A local police chief has ordered his officers to stop making up emergency phone calls in order to search homes without warrants.
Chief Jose Lopez of the Durham Police Department in North Carolina issued a strongly worded one-page memo last month after learning that some of his officers had used phony 911 hang-up calls as the basis for searching property without proper consent.
“It has recently been brought to my attention that some officers have informed citizens that there has been a 911 hang-up call from their residence in order to obtain consent to enter for the actual purpose of looking for wanted persons on outstanding warrants,” Lopez wrote in the memo obtained Thursday by TheBlot Magazine. “Effective immediately no officer will inform a citizen that there has been any call to the emergency communications center, including a hang-up call, when there in fact has been no such call.”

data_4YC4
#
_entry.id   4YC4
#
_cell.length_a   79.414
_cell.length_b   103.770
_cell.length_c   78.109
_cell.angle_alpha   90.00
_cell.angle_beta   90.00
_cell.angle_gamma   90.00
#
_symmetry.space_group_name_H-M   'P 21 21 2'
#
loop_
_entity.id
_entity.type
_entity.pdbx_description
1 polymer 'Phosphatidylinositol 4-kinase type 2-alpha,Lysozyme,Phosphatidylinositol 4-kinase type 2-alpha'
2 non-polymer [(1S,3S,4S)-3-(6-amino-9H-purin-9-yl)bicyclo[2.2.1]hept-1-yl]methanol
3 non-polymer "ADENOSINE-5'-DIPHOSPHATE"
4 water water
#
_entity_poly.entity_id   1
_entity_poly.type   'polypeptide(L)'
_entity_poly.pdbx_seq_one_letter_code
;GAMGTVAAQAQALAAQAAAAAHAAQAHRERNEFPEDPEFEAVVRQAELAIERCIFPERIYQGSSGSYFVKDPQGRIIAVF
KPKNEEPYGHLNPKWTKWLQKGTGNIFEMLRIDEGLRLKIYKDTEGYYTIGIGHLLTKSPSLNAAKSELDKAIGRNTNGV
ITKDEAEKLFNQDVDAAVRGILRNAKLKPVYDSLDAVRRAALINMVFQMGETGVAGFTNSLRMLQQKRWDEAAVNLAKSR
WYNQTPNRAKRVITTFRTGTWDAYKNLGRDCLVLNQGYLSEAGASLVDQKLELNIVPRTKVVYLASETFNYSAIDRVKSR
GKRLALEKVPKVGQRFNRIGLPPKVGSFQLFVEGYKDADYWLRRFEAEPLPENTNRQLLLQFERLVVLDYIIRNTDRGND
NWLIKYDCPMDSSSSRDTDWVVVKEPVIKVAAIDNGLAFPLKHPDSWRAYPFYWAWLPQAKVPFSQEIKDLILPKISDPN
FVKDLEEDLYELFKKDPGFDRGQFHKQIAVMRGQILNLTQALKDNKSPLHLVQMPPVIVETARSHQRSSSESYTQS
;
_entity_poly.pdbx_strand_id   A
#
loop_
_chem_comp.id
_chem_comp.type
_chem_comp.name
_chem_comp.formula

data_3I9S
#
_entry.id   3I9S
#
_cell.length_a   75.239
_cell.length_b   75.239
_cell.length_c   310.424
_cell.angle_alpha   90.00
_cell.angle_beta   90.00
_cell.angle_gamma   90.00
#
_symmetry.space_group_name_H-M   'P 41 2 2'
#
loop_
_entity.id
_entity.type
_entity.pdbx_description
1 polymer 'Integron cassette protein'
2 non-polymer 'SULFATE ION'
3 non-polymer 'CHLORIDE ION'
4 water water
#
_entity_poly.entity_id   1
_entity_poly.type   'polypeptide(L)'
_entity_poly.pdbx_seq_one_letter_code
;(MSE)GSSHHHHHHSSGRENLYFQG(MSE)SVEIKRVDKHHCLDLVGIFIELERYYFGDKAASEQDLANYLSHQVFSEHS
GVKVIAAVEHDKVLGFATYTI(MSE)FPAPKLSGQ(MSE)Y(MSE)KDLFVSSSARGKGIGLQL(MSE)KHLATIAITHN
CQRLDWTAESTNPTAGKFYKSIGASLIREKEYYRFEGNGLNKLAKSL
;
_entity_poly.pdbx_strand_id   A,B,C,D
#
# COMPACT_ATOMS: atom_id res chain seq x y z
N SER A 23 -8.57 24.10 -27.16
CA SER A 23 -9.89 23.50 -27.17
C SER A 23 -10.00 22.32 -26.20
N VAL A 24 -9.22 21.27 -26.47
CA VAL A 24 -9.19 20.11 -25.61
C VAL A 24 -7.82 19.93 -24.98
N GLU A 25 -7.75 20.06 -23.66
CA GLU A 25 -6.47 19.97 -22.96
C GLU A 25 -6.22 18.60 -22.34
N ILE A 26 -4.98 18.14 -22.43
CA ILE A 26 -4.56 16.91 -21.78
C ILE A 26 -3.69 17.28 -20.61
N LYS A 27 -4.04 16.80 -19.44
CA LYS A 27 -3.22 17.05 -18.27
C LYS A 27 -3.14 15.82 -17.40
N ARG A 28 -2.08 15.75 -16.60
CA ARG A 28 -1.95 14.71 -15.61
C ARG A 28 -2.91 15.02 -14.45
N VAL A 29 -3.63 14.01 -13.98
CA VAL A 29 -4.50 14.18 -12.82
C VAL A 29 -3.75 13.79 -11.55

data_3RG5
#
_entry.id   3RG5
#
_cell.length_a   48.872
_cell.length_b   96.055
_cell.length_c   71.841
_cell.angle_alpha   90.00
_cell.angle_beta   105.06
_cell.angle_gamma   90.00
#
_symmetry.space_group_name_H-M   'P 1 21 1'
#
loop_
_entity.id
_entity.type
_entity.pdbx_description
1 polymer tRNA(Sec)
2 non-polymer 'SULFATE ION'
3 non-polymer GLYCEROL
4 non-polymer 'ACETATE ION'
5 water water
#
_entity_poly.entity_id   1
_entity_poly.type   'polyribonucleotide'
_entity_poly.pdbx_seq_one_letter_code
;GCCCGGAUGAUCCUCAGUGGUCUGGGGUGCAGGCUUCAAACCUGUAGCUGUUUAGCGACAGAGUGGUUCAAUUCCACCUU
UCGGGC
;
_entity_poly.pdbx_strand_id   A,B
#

The memo was issued after a criminal case involving marijuana was tossed out in May. At a court hearing, a Durham police officer admitted to using the tactic in order to search the home of a woman where drugs were later discovered.
The officer, identified by a local newspaper as A.B. Beck, told the court that making up phony 911 calls is something that officers “always do” in order to gain entry to homes, claiming the practice was part of the police department’s official policy.
“I just wanted to make sure that officers know that this is not a practice,” Lopez told WRAL. “This leads the community to believe that this is a practice that we have. It really is not.”
After the officer’s testimony, a defense attorney representing the accused on drug charges filed a motion to suppress the evidence, saying her client’s consent to enter her home was based on false premises.